Bluebonnet dog photos are tradition for every Houston Dog Mom. What could be cuter than a bluebonnet photoshoot with your dog?
Here are the top 10 tips for the best dog bluebonnet pictures.
(Cover dog photo of good boy Jack is courtesy of Chelsea Schott.)
10 Tips for the Best Dog Bluebonnet Pictures
1. Exercise Your Dog First
How does your dog act in a new location? Curious? Excited? Take them for a long walk before the photo shoot. Let them get the zoomies out of their system. Remember, a tired dog is a good dog.
2. Location, Location, Location … and Timing
To get the best bluebonnet dog photos, you want a location that has a large number of bluebonnets, without a distracting background. Avoid a background full of houses, highways, and concrete bayous.
If you plan to take pictures off-leash, make sure you have a strong recall or sit-stay with your dog. Regardless, don’t take photographs too close to the road, just in case a squirrel pops up.
The best time for bluebonnet dog photography is the “Golden Hours,” before 10am or after 4pm. This avoids the harshness of the sun being directly overhead, and will give your photos a warm glow.
3. Get Help From A Friend(s)
Want your bluebonnet dog photos to look their best? Professional dog photographers usually work with a team. For DIY bluebonnet dog photos, here are the roles that you need to cover:
The Wrangler: You’ll want one person to stay with the dog and keep them in position. This person should remember not to interact with the dog. Otherwise they will distract the dog’s attention away from the photographer.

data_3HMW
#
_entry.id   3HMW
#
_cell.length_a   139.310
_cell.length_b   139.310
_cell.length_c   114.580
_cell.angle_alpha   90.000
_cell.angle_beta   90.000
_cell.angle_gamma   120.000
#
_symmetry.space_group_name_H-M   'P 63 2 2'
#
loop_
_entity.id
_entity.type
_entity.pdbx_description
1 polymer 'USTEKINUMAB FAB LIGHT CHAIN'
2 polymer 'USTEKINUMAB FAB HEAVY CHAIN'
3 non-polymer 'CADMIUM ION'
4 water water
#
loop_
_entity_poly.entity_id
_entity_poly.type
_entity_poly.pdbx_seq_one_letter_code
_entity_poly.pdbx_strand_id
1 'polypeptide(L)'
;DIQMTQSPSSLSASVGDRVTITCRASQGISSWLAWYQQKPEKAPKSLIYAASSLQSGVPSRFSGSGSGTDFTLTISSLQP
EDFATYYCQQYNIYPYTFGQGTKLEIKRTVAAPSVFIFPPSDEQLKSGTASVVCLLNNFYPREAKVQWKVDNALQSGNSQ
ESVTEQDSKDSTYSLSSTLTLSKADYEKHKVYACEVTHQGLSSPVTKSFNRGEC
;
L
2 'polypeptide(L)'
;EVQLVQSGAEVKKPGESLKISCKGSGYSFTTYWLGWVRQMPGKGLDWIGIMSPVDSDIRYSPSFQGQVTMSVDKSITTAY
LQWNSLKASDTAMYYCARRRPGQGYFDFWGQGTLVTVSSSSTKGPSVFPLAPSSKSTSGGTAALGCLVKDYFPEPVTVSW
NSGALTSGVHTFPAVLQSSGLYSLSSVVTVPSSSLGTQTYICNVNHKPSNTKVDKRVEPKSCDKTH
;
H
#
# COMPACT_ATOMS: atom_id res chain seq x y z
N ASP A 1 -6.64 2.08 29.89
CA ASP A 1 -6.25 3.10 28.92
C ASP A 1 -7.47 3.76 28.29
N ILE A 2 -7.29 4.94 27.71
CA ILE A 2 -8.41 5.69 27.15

The Jester: The Jester’s job is to entertain the dog and attract their attention. This person stands behind the photographer and offers enticing treats or squeaky toys. They work to direct the pet’s eyes to the camera, so the dog is focused in the right spot.
The Photographer: Works to get the shot, and communicates with the Wranger and the Jester so they know what’s expected. If there are only two of you, the photographer can also play the role of the Jester.
In our time of social distancing, work with someone you live with. Or if your dog has a good sit/stay, you can get great photos solo! Turn on the “live photo” on your iphone, or shoot in bursts by holding down the button. That way you can edit the photos to get the perfect shot!